Elizabeth Skow interviewed Tunisia Boudreaux about her new business, Boudreaux's Café, then tried to describe what she heard. That proved harder than she thought. Part community meeting place, part coffee haunt, lunch spot and second living room...Bourdreaux's Cafe is hard to define.
Welcome to a hyperlocal world. Professionals choose between multiple business cards depending on who they are networking with. Nonprofits develop products while for-profits launch community-serving projects. Under-one-roof concept businesses proliferate, as do collective approaches to pretty much everything.
Boudreaux's Cafe, which is opening soon on 3rd Street at Quesada Avenue in San Francisco's Bayview neighborhood, faces a branding challenge advertising executives couldn't have dreamed of twenty years ago. But, as Elizabeth found out, the woman behind the business is up to the challenge.
Boudreaux knows that businesses on 3rd have had mixed experiences, some closing their doors for lack of traffic. She also knows that antiques alone are unlikely to draw enough customers. So she looked around her new commercial location with an eye for what services are missing.
New Bayview resident and entrepreneur Tunisia Boudreaux is a woman of many interests. But it was her lifelong love of antiques that led her to Bayview. For years she was a vendor at the Alemany Flea Market where she met a fellow antiques lover with a line on affordable commercial space on 3rd.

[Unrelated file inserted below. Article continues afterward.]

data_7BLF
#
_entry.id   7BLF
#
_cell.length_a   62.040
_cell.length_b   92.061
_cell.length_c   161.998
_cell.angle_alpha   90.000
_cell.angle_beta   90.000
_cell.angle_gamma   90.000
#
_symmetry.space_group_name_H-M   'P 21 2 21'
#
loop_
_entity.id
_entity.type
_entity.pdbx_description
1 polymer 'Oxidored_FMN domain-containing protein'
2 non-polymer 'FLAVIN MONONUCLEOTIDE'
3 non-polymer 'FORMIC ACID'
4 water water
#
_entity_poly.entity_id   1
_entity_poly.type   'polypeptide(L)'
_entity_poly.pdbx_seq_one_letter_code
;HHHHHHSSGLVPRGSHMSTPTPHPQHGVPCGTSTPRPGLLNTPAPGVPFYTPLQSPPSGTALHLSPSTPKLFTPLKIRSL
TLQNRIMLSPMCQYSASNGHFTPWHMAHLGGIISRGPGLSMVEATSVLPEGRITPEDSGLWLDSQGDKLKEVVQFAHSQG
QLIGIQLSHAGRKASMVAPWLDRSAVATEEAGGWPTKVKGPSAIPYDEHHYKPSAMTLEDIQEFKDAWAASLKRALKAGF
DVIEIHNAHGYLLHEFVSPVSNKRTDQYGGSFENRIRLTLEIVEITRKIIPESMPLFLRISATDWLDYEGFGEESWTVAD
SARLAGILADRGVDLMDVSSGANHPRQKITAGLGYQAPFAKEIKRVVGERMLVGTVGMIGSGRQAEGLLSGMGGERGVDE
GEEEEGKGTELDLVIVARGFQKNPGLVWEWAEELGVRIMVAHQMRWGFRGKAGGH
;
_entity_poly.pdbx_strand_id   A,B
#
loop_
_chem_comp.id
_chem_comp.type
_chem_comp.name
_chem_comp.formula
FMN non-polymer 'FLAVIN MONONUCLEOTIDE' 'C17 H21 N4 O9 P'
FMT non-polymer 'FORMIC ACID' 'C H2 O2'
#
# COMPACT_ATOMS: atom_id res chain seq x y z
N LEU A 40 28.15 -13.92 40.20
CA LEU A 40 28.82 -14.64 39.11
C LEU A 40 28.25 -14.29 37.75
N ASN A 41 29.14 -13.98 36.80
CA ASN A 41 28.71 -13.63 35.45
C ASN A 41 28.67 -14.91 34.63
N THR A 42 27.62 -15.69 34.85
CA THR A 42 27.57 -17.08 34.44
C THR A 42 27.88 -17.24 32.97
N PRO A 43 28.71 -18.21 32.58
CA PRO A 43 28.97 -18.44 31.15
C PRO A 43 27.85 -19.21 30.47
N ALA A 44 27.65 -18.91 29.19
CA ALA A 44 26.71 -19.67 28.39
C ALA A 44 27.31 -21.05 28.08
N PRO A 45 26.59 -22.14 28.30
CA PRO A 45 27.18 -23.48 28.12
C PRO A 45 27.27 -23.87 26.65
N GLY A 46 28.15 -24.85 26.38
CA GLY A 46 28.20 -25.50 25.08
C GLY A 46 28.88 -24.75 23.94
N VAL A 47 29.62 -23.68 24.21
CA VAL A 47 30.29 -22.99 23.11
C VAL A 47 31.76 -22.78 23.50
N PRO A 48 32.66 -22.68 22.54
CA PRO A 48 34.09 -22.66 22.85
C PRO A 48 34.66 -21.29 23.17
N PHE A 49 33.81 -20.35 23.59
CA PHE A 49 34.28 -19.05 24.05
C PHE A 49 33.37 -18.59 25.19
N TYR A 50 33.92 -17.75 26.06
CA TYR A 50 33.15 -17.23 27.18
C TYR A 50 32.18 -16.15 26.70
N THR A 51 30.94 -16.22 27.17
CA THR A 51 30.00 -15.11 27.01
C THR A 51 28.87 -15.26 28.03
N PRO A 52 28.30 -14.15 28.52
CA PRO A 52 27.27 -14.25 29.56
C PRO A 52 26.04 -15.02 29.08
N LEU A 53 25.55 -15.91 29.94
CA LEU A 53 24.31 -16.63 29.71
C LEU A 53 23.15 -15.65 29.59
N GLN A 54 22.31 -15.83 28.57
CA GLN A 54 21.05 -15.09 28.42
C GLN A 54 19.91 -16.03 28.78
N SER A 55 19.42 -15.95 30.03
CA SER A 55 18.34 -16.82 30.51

The business plan that resulted includes notary and fingerprinting services that the community needs, and a café and retail store that gives service-seekers a reason to stay. It's a unique mix, but Boudreaux puts a community focus on it all.
"I really want this to be a space that anyone can just walk in and feel comfortable, and where people know they are welcome," Boudreaux said.
She plans to offer sandwiches and salads, as well as the usual café fare. She hopes customers will drink coffee while browsing antiques and collectibles, and products in the community pop-up stores she hopes to host.
Boudreaux was influenced by her great-grandmother, a fiery woman who came from the Jim Crow South to Los Angeles where she made herself a small fortune in real estate, maintaining properties full of old things. In her great-grandmother's wake, Boudreaux became hooked on antiques. In high school, she started her own business making and selling jewelry, and learned it was possible to find creative ways to make ends meet.
Boudreaux came to the Bay Area to attend UC Berkeley, and has been here ever since. After years of following her antiques and flea market passions, she now has her sites set on opening her 3rd Street business in the next few months.
She can often be found working at the developing space located at 5030 3rd Street (next to the empty lot by the BofA), and invites everyone to "pop by" and say hello!